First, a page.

Bruno Peinado, Wild Disney
© Bruno Peinado, Courtesy: MAM
Decoding Scripture & Picture
As Hugo Ball captured it in his Dada Fragments
(1916): “The word and the image are one. Painting and composing poetry belong together. Christ is image and word. The word and the image are crucified.” This statement not only implies that the re-emergence of the visual appearance of scripture in the avant-garde started from literature, but also emphasizes the strong bound of scripture and picture to religion.
Historically speaking, the interaction of scripture and picture has a longstanding tradition, as for example in medieval scripts and illuminations. “The picture as reproduction of scripture was a matter of course to the gothic painters, i.e. that of the Holy Scriptures,” writes the literary scholar Peter Bürger, and continues: “To the point that characters were shown in pictures, for example as banderols, which served as a medium between the transcendental and the mortal world or as banderols with the name of the portrayed saint. The change occurred in the Renaissance with the upcoming of the perspective picture-space, oriented on the viewpoint of the spectator. The image then became an illusionistic depiction of a scene.”
The division of image and scripture was long-lasting: “It was not before 1910 that cubist artists all of a sudden began to integrate letters, scripture fragments and newspaper scraps into their work, either by painting or gluing”, as media scientist Reinhard Döhl states. They were inspired by the word-image-experiments of Stéphane Mallarmé, who was interested in the visual appearance of language, especially in regard to typography. These experiments were followed by intermedia concepts in the fine arts: “cubism, futurism, and above all the œuvre of Marcel Duchamp finally led the way to an unconstrained convergence of literature and visual art. The once established boundaries between visual representation and verbal expression began to dissolve,” Toni Stooss observes. Literature, graphics and fine arts started to blend more and more into the art movements of the 20th Century, their tendency towards intermedia approaches consolidated. Nowadays, various artists make use of letters, numbers, words, text passages and digits in such diverse ways as design element, naturally loaded with meaning.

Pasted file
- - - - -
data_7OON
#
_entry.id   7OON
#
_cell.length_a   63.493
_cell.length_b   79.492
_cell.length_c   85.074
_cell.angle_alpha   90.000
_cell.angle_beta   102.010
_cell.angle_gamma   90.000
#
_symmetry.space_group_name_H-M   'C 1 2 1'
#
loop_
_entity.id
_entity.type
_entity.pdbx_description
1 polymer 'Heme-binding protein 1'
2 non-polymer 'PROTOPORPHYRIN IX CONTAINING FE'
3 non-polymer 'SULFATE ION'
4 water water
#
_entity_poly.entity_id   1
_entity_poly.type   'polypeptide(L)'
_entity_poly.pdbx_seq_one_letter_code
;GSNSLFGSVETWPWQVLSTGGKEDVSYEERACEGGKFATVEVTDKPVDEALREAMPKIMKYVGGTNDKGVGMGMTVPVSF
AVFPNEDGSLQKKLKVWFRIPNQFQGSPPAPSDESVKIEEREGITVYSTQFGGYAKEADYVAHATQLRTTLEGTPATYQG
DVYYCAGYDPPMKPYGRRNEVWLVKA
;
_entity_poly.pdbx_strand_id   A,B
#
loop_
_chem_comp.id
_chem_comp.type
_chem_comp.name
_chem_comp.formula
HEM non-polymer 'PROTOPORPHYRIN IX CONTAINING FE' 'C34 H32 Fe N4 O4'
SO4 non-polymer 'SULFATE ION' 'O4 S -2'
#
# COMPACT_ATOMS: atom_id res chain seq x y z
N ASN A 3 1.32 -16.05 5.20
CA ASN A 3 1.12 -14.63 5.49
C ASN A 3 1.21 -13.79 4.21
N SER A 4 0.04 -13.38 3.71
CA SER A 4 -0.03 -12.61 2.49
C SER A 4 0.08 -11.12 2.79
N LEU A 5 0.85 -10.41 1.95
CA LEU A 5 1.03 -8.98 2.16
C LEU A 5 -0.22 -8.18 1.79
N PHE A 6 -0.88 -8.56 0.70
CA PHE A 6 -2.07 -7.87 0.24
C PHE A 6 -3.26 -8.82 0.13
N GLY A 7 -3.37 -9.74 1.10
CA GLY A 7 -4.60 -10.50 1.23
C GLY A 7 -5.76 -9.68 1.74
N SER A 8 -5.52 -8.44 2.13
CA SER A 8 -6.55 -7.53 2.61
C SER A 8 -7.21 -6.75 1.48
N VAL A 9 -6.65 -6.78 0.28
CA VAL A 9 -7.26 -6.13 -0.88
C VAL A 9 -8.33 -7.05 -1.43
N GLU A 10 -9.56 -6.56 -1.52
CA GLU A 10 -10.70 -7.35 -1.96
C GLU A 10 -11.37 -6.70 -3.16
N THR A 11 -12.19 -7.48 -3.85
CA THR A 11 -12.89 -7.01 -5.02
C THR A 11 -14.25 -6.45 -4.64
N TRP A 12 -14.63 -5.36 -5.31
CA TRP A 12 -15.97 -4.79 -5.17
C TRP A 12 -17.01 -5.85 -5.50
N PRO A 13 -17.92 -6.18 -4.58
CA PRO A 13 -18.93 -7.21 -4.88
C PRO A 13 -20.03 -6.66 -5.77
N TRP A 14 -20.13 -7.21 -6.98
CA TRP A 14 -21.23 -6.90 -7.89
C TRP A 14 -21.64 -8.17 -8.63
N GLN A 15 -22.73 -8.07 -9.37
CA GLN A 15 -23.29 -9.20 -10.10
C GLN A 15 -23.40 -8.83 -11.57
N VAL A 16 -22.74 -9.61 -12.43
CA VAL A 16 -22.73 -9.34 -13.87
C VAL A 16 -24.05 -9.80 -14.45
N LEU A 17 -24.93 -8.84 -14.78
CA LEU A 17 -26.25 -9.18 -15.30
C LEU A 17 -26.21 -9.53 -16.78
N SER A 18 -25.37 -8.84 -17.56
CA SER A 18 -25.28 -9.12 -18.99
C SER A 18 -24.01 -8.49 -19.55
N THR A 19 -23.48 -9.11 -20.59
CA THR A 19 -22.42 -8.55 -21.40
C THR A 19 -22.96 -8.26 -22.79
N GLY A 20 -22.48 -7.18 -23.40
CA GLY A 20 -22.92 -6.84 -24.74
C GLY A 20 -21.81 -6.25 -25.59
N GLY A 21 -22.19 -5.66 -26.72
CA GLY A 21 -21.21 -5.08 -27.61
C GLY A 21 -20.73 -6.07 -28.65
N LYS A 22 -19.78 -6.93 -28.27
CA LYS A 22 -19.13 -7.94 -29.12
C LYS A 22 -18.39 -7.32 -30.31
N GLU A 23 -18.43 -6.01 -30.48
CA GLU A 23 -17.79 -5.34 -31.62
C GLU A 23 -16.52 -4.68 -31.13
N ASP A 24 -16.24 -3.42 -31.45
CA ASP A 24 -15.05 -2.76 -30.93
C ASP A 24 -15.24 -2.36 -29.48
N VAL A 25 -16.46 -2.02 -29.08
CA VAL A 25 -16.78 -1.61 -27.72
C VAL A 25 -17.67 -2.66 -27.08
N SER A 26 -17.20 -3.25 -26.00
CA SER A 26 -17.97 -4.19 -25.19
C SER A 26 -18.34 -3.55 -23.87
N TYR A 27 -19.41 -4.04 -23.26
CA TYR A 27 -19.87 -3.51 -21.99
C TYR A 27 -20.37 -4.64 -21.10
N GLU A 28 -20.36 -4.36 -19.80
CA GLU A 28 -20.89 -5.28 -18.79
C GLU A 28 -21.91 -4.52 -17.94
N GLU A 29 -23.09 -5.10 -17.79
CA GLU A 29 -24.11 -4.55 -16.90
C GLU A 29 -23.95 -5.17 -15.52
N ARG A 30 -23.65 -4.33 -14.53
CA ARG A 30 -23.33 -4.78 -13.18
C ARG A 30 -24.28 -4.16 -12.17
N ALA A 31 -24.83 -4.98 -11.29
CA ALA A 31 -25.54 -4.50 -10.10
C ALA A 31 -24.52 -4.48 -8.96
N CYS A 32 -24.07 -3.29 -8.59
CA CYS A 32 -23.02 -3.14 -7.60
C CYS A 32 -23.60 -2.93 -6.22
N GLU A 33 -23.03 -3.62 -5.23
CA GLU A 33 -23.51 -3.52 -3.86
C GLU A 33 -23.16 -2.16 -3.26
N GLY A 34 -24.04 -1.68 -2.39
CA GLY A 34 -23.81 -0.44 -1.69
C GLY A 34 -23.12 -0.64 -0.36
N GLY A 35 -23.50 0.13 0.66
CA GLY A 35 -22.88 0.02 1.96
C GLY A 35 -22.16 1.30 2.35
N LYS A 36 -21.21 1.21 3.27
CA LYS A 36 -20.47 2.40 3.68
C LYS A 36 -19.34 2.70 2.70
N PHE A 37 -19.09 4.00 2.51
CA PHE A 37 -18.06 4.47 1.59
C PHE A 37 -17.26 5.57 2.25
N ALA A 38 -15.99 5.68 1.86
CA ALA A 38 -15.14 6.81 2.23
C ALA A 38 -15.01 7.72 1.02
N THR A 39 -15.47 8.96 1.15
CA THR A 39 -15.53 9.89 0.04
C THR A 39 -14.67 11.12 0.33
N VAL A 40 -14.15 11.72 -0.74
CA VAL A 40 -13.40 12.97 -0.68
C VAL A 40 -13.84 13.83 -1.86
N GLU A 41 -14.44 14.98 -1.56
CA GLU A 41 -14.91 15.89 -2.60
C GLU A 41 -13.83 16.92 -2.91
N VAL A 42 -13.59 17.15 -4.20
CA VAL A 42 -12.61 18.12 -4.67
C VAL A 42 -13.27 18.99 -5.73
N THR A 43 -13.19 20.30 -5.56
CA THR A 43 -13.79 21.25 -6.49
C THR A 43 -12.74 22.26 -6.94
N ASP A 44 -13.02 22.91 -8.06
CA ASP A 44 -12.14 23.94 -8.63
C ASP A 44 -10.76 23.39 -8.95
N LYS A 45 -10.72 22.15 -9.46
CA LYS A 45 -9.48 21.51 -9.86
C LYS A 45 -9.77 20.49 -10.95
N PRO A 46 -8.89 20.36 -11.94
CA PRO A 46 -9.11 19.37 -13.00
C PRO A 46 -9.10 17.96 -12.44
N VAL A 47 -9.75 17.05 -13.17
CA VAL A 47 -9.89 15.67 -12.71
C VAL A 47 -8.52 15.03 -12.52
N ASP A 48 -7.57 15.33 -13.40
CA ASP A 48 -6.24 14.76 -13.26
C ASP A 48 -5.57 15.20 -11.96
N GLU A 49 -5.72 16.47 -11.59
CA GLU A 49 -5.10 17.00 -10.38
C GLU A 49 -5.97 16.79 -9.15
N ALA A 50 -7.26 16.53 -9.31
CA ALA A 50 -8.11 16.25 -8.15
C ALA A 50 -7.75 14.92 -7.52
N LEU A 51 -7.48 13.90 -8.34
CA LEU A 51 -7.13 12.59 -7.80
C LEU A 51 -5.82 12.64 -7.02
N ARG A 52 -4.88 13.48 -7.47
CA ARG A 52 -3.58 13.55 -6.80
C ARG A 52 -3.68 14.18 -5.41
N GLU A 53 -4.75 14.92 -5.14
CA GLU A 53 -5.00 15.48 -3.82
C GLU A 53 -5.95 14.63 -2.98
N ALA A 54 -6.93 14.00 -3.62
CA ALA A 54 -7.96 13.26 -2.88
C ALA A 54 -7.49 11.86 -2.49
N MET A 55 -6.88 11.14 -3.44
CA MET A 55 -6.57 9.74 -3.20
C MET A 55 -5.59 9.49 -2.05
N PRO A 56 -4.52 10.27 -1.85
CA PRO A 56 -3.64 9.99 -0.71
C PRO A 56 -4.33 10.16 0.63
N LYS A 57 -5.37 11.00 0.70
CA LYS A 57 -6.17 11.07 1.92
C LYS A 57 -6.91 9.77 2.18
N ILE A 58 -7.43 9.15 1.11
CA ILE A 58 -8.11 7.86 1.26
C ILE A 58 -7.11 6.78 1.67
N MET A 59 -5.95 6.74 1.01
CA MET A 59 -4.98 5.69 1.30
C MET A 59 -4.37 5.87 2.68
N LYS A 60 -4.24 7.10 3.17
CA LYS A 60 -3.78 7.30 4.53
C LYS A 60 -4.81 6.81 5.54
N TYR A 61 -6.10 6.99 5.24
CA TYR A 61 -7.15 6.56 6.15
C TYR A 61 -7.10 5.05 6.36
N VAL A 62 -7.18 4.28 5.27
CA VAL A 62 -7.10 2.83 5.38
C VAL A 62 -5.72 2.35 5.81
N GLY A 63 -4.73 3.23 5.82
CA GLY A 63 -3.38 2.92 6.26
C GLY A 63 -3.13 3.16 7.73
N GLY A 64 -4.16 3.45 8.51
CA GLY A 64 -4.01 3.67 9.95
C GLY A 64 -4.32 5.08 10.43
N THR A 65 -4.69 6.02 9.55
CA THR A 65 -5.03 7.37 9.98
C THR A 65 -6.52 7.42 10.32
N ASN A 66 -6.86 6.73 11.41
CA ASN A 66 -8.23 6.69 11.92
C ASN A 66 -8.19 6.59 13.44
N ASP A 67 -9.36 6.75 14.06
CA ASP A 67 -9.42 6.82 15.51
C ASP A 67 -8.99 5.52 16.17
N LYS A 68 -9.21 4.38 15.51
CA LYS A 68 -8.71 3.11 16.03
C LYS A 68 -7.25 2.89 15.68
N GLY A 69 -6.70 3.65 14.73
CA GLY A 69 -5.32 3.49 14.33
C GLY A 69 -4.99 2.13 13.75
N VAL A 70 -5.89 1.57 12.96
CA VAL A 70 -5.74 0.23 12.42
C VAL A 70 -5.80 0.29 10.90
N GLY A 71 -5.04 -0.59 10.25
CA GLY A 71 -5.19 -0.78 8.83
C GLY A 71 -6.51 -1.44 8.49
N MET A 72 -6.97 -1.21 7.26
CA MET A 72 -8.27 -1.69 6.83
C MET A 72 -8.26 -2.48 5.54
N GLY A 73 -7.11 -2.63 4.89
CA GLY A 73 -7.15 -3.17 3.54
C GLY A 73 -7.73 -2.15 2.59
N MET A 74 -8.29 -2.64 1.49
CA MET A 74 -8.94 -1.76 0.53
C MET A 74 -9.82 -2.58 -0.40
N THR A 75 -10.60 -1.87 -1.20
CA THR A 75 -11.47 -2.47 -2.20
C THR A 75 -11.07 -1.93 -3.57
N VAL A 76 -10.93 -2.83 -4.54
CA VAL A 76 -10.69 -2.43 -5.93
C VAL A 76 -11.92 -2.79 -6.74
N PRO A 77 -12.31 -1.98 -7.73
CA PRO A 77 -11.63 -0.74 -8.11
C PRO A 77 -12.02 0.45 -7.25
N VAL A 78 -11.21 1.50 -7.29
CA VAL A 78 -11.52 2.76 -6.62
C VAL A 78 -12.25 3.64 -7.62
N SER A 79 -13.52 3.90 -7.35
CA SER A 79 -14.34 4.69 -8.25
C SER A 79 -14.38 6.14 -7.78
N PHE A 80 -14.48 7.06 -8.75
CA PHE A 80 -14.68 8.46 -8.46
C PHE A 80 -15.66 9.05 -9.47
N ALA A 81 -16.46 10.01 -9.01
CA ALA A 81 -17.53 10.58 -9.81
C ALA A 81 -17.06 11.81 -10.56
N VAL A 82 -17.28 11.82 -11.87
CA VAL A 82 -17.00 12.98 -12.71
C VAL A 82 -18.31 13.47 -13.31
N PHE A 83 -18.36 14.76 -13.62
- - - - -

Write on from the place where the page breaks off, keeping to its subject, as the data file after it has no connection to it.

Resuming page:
A strong link between image and scripture arose from the emergence of abstract art, although the artists still felt the need to somehow give a comment, even though their message could mislead their viewers. A good example for this are the works by Antoni Tàpies, who puts mysterious codes in the pictures, which give indications for interpretation.
The overlapping of scripture and picture in the present context is from extraordinary diversity and furthermore well-known in the mass media. Nevertheless, the question of decipherability arises. Superficially, scripture and language is easier to unravel than a picture. “Language is the most complete tool to create as well as to destroy meaning. Playing with words is a wonderful mechanism, because in the same sentence we praise the meaning of language only to question it shortly after,” said Octavio Paz. The works on the issue of scripture and picture vary in genre and media.
They are exhibited in the exclusive ambience at Mario Mauroner Contemporary Art Salzburg (Residenzplatz 1) and invite you to a special encounter with contemporary art.
Carlos AIRES • Hans BISCHOFFSHAUSEN • Daniele BUETTI • Fred EERDEKENS • Jan FABRE • Lionel FAVRE • Susy GÓMEZ • Douglas HENDERSON • Jochen HÖLLER • Markus HOFER • Brigitte KOWANZ • Hans KUPELWIESER • Ken MATSUBARA • Bruno PEINADO • Javier PÈREZ • Jaume PLENSA • Hans STAUDACHER • Günther UECKER • Vadim ZAKHAROV
DECODING SCRIPTURE & PICTURE
July, 23 – September,3 2016
Mario Mauroner Contemporary Art Salzburg, Residenzplatz 1
Opening hours: from Monday to Saturday from 11 AM to 6 PM